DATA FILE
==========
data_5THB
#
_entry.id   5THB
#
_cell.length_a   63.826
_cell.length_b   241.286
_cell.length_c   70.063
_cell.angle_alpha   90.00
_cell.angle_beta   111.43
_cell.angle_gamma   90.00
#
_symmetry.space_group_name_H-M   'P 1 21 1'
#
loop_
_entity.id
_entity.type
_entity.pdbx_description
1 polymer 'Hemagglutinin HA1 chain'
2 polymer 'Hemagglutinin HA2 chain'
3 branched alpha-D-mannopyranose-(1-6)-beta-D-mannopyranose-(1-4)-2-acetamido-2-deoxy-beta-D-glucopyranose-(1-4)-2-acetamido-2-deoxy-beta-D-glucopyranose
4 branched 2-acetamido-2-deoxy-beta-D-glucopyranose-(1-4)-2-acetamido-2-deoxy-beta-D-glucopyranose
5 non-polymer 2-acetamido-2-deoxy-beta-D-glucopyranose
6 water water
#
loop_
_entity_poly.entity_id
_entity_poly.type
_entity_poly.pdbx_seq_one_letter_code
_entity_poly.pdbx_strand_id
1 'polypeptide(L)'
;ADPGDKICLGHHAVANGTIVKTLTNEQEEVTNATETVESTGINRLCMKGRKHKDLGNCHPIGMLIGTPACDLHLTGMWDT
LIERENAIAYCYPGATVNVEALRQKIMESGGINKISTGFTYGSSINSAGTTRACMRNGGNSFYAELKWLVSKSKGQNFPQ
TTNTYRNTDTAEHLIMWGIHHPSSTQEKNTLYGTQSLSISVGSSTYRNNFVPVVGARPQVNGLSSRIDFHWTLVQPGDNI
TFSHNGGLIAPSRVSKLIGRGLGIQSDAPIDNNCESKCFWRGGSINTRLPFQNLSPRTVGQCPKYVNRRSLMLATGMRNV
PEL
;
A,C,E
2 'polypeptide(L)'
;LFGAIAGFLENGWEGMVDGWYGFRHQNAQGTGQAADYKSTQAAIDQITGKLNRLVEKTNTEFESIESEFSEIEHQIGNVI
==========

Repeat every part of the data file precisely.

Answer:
data_5THB
#
_entry.id   5THB
#
_cell.length_a   63.826
_cell.length_b   241.286
_cell.length_c   70.063
_cell.angle_alpha   90.00
_cell.angle_beta   111.43
_cell.angle_gamma   90.00
#
_symmetry.space_group_name_H-M   'P 1 21 1'
#
loop_
_entity.id
_entity.type
_entity.pdbx_description
1 polymer 'Hemagglutinin HA1 chain'
2 polymer 'Hemagglutinin HA2 chain'
3 branched alpha-D-mannopyranose-(1-6)-beta-D-mannopyranose-(1-4)-2-acetamido-2-deoxy-beta-D-glucopyranose-(1-4)-2-acetamido-2-deoxy-beta-D-glucopyranose
4 branched 2-acetamido-2-deoxy-beta-D-glucopyranose-(1-4)-2-acetamido-2-deoxy-beta-D-glucopyranose
5 non-polymer 2-acetamido-2-deoxy-beta-D-glucopyranose
6 water water
#
loop_
_entity_poly.entity_id
_entity_poly.type
_entity_poly.pdbx_seq_one_letter_code
_entity_poly.pdbx_strand_id
1 'polypeptide(L)'
;ADPGDKICLGHHAVANGTIVKTLTNEQEEVTNATETVESTGINRLCMKGRKHKDLGNCHPIGMLIGTPACDLHLTGMWDT
LIERENAIAYCYPGATVNVEALRQKIMESGGINKISTGFTYGSSINSAGTTRACMRNGGNSFYAELKWLVSKSKGQNFPQ
TTNTYRNTDTAEHLIMWGIHHPSSTQEKNTLYGTQSLSISVGSSTYRNNFVPVVGARPQVNGLSSRIDFHWTLVQPGDNI
TFSHNGGLIAPSRVSKLIGRGLGIQSDAPIDNNCESKCFWRGGSINTRLPFQNLSPRTVGQCPKYVNRRSLMLATGMRNV
PEL
;
A,C,E
2 'polypeptide(L)'
;LFGAIAGFLENGWEGMVDGWYGFRHQNAQGTGQAADYKSTQAAIDQITGKLNRLVEKTNTEFESIESEFSEIEHQIGNVI